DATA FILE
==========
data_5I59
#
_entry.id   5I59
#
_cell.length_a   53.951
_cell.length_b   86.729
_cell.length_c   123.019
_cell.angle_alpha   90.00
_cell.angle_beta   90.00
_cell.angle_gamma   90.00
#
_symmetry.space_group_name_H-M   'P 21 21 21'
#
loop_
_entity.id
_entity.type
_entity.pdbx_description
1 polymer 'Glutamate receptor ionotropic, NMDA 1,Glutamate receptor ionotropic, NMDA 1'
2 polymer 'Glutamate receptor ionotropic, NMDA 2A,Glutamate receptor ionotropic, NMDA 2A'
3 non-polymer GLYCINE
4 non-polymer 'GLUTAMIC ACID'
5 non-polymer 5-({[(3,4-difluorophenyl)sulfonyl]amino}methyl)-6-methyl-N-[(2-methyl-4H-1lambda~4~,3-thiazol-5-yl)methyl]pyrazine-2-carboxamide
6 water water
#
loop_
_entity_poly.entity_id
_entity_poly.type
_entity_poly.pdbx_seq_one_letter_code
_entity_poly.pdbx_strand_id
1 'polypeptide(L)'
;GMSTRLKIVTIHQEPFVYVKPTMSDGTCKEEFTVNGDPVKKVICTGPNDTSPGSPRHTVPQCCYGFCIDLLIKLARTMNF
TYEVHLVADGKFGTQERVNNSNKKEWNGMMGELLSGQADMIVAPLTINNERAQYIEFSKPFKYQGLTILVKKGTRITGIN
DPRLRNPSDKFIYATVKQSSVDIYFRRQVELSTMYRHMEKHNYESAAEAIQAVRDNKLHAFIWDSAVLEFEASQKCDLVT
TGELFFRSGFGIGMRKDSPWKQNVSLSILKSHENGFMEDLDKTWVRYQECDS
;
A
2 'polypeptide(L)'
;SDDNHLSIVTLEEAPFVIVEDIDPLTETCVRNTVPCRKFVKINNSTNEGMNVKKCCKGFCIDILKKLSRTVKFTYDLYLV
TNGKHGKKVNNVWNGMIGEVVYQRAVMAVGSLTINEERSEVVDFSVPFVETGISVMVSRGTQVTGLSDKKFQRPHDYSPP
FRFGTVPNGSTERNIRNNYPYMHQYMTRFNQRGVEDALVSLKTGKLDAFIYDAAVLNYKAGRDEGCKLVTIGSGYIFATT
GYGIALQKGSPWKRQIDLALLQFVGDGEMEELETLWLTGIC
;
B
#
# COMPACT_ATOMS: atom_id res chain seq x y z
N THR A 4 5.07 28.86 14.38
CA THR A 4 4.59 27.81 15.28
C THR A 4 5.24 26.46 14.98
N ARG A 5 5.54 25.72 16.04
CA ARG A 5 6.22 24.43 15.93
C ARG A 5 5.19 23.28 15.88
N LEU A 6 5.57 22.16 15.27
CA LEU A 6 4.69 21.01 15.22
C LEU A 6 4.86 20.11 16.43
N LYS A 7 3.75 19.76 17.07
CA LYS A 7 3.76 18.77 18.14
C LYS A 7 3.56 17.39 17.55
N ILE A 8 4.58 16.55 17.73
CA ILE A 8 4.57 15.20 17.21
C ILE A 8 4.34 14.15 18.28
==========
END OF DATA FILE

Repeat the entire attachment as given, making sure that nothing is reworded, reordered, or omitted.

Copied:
data_5I59
#
_entry.id   5I59
#
_cell.length_a   53.951
_cell.length_b   86.729
_cell.length_c   123.019
_cell.angle_alpha   90.00
_cell.angle_beta   90.00
_cell.angle_gamma   90.00
#
_symmetry.space_group_name_H-M   'P 21 21 21'
#
loop_
_entity.id
_entity.type
_entity.pdbx_description
1 polymer 'Glutamate receptor ionotropic, NMDA 1,Glutamate receptor ionotropic, NMDA 1'
2 polymer 'Glutamate receptor ionotropic, NMDA 2A,Glutamate receptor ionotropic, NMDA 2A'
3 non-polymer GLYCINE
4 non-polymer 'GLUTAMIC ACID'
5 non-polymer 5-({[(3,4-difluorophenyl)sulfonyl]amino}methyl)-6-methyl-N-[(2-methyl-4H-1lambda~4~,3-thiazol-5-yl)methyl]pyrazine-2-carboxamide
6 water water
#
loop_
_entity_poly.entity_id
_entity_poly.type
_entity_poly.pdbx_seq_one_letter_code
_entity_poly.pdbx_strand_id
1 'polypeptide(L)'
;GMSTRLKIVTIHQEPFVYVKPTMSDGTCKEEFTVNGDPVKKVICTGPNDTSPGSPRHTVPQCCYGFCIDLLIKLARTMNF
TYEVHLVADGKFGTQERVNNSNKKEWNGMMGELLSGQADMIVAPLTINNERAQYIEFSKPFKYQGLTILVKKGTRITGIN
DPRLRNPSDKFIYATVKQSSVDIYFRRQVELSTMYRHMEKHNYESAAEAIQAVRDNKLHAFIWDSAVLEFEASQKCDLVT
TGELFFRSGFGIGMRKDSPWKQNVSLSILKSHENGFMEDLDKTWVRYQECDS
;
A
2 'polypeptide(L)'
;SDDNHLSIVTLEEAPFVIVEDIDPLTETCVRNTVPCRKFVKINNSTNEGMNVKKCCKGFCIDILKKLSRTVKFTYDLYLV
TNGKHGKKVNNVWNGMIGEVVYQRAVMAVGSLTINEERSEVVDFSVPFVETGISVMVSRGTQVTGLSDKKFQRPHDYSPP
FRFGTVPNGSTERNIRNNYPYMHQYMTRFNQRGVEDALVSLKTGKLDAFIYDAAVLNYKAGRDEGCKLVTIGSGYIFATT
GYGIALQKGSPWKRQIDLALLQFVGDGEMEELETLWLTGIC
;
B
#
# COMPACT_ATOMS: atom_id res chain seq x y z
N THR A 4 5.07 28.86 14.38
CA THR A 4 4.59 27.81 15.28
C THR A 4 5.24 26.46 14.98
N ARG A 5 5.54 25.72 16.04
CA ARG A 5 6.22 24.43 15.93
C ARG A 5 5.19 23.28 15.88
N LEU A 6 5.57 22.16 15.27
CA LEU A 6 4.69 21.01 15.22
C LEU A 6 4.86 20.11 16.43
N LYS A 7 3.75 19.76 17.07
CA LYS A 7 3.76 18.77 18.14
C LYS A 7 3.56 17.39 17.55
N ILE A 8 4.58 16.55 17.73
CA ILE A 8 4.57 15.20 17.21
C ILE A 8 4.34 14.15 18.28